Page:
Contemporary Jeep Music would be the only album from the duo, who disbanded shortly after the album’s release. Majesty would go onto to have a short-lived career producing songs for a few different r&b acts (most notably, a song for SWV, which came well after their “Weak” days (no pun intended)), while Izzy would go on to have his picture posted on the back of milk cartons throughout the country.

Contemporary Jeep Music – The album opens with a jazzy instrumental playing and Izzy giving an explanation for the album title.

Let’s Take A Trip – This one starts out with heavy drums, and a few seconds in, a nasty piano loop bleeds into the track. Then the bouncy bass line is added as Izzy makes his introduction to the world through rhyme. And with that, Contemporary Jeep Music gets off to pretty nice start.

Flip Da Scrip – This was the lead single from Contemporary Jeep Music. Izzy delivers semi-battle rhymes over Majesty’s mega-mellow jazz flavored backdrop. Izzy has a tendency to get too nasally with his tone and sounds like the Hanna-Barbera character, Snagglepuss, at times, And some of his bars are questionable (i.e. “talkin’ loud and aint saying nothing, your styles are more shitty than butt fucking” and “if your girl tried to diss me I wouldn’t care, because her nigga’s on my dick like pubic hairs”). All in all, this was a solid lead single for the duo.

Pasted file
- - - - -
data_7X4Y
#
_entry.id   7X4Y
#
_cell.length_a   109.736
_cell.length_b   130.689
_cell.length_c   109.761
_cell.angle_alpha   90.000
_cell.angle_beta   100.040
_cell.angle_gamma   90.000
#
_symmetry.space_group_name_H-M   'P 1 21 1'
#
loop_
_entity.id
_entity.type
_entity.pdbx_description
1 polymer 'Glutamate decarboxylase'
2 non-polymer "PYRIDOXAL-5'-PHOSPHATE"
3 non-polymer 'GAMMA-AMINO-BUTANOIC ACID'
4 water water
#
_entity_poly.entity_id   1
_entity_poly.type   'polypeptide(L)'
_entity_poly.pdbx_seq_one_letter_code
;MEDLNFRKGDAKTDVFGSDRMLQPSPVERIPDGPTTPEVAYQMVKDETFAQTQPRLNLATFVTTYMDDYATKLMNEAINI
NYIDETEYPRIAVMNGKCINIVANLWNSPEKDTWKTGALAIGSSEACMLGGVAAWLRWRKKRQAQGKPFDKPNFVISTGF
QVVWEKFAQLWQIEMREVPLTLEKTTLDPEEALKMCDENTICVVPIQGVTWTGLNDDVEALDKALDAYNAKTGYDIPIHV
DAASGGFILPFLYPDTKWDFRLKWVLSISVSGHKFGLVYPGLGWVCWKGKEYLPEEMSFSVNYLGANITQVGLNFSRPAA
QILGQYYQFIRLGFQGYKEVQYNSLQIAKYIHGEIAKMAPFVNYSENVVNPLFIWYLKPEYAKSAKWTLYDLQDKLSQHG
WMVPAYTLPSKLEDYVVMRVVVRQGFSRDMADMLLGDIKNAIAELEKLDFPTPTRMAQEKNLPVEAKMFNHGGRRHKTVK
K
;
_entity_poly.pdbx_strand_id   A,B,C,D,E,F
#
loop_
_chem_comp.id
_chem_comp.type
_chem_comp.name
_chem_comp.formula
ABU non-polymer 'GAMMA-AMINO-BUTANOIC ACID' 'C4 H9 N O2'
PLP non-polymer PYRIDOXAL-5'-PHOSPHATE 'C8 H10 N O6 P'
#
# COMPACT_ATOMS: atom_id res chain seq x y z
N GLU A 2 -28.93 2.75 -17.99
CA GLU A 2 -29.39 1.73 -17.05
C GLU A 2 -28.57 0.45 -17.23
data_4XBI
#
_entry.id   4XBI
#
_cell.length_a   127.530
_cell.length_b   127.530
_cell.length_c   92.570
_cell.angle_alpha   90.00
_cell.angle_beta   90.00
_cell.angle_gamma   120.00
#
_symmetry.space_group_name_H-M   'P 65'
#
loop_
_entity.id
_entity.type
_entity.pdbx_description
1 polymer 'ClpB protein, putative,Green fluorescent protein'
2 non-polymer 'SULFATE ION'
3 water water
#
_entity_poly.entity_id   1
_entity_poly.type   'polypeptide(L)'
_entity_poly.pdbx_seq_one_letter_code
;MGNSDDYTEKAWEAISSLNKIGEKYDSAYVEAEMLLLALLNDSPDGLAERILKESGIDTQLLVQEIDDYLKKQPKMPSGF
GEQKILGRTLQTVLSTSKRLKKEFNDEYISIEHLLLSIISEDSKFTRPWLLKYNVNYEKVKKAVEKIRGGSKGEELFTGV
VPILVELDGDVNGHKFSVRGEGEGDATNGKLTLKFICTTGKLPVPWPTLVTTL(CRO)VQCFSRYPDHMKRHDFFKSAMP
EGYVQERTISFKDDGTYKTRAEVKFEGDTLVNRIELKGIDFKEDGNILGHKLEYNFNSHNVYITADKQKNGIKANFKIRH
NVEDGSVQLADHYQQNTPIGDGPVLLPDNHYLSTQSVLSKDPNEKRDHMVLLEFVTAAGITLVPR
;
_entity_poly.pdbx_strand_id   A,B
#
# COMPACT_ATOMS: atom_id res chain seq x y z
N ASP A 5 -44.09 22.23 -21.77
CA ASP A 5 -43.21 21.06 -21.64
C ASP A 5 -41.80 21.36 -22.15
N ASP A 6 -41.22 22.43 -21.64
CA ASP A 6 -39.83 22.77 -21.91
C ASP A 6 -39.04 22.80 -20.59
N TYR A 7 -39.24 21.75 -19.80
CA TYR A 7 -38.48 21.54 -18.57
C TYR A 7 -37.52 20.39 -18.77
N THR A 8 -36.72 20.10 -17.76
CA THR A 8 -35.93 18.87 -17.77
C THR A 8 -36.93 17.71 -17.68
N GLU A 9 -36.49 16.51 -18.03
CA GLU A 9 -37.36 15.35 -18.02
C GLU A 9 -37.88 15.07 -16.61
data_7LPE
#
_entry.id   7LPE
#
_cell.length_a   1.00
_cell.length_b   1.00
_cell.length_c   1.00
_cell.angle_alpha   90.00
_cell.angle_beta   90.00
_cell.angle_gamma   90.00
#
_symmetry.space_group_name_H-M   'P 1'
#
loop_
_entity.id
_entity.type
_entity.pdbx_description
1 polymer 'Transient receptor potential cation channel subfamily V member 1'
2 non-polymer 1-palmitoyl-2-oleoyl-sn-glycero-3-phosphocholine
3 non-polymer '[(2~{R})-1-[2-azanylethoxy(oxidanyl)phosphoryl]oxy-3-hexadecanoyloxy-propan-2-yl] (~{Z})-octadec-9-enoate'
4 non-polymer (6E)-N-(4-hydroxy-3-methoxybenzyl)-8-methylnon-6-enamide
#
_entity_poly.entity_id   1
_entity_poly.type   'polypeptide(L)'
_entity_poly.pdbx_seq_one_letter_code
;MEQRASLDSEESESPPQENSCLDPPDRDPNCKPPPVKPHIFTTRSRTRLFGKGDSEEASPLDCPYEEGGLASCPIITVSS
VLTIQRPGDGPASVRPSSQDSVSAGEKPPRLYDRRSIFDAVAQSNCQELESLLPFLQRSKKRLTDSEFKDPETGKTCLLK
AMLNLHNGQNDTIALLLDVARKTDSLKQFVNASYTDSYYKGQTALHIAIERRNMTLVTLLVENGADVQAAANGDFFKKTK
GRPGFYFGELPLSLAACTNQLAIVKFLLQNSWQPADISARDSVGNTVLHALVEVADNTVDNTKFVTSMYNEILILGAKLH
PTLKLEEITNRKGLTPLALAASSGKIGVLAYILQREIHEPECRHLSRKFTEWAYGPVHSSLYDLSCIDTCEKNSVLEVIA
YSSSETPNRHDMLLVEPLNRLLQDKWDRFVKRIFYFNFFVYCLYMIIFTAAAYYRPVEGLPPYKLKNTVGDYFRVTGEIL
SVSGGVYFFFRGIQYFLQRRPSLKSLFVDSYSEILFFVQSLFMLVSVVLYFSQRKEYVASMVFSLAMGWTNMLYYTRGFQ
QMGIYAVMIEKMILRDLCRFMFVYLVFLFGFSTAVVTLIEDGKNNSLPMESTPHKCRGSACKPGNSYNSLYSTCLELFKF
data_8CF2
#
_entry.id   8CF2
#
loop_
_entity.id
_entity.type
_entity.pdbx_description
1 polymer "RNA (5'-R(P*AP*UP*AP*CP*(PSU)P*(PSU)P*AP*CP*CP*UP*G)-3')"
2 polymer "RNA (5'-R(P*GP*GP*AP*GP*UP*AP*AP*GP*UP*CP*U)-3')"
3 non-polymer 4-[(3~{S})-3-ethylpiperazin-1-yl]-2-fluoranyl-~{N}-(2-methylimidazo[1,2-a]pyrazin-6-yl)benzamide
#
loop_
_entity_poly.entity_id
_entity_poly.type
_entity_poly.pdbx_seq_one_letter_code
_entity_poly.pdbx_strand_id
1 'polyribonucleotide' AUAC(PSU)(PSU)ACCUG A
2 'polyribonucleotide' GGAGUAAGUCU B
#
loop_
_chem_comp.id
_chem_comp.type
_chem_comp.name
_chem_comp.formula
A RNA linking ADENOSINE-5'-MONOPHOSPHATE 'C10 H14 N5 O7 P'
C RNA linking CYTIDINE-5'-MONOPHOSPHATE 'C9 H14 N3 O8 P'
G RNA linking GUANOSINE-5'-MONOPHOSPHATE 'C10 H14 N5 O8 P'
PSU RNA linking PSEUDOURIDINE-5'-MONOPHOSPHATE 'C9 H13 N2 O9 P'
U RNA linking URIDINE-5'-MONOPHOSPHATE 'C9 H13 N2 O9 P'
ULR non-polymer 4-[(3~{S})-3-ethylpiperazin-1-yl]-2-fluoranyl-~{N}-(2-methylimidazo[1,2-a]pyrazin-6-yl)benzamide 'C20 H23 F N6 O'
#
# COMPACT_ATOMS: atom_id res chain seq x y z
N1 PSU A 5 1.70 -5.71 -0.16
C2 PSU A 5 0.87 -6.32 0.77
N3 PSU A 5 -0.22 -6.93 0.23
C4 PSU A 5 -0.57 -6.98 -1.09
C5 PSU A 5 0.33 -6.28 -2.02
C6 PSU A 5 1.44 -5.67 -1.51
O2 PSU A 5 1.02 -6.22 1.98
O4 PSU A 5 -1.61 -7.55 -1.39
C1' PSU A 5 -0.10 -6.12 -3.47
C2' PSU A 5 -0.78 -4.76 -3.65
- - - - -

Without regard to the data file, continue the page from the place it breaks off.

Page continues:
Interlude 1 / Mc Asshole – Useless interlude.

Krak Da Weazel – This was the second single from the album. Over a hard and slightly dark instrumental, Izzy attempts to get gangsta as he shares a tale about his deejay/producer getting kidnapped and the lengths he goes through to get him back, which include him having to “krak da weasel”, which is slang for “having to use his gun” (a slang term that didn’t catch on, obviously). Izzy’s attempts at sounding like a hard rock aren’t even slightly believable, but Majesty’s instrumental is a thing of beauty (especially the sick break loop that comes in on the hook).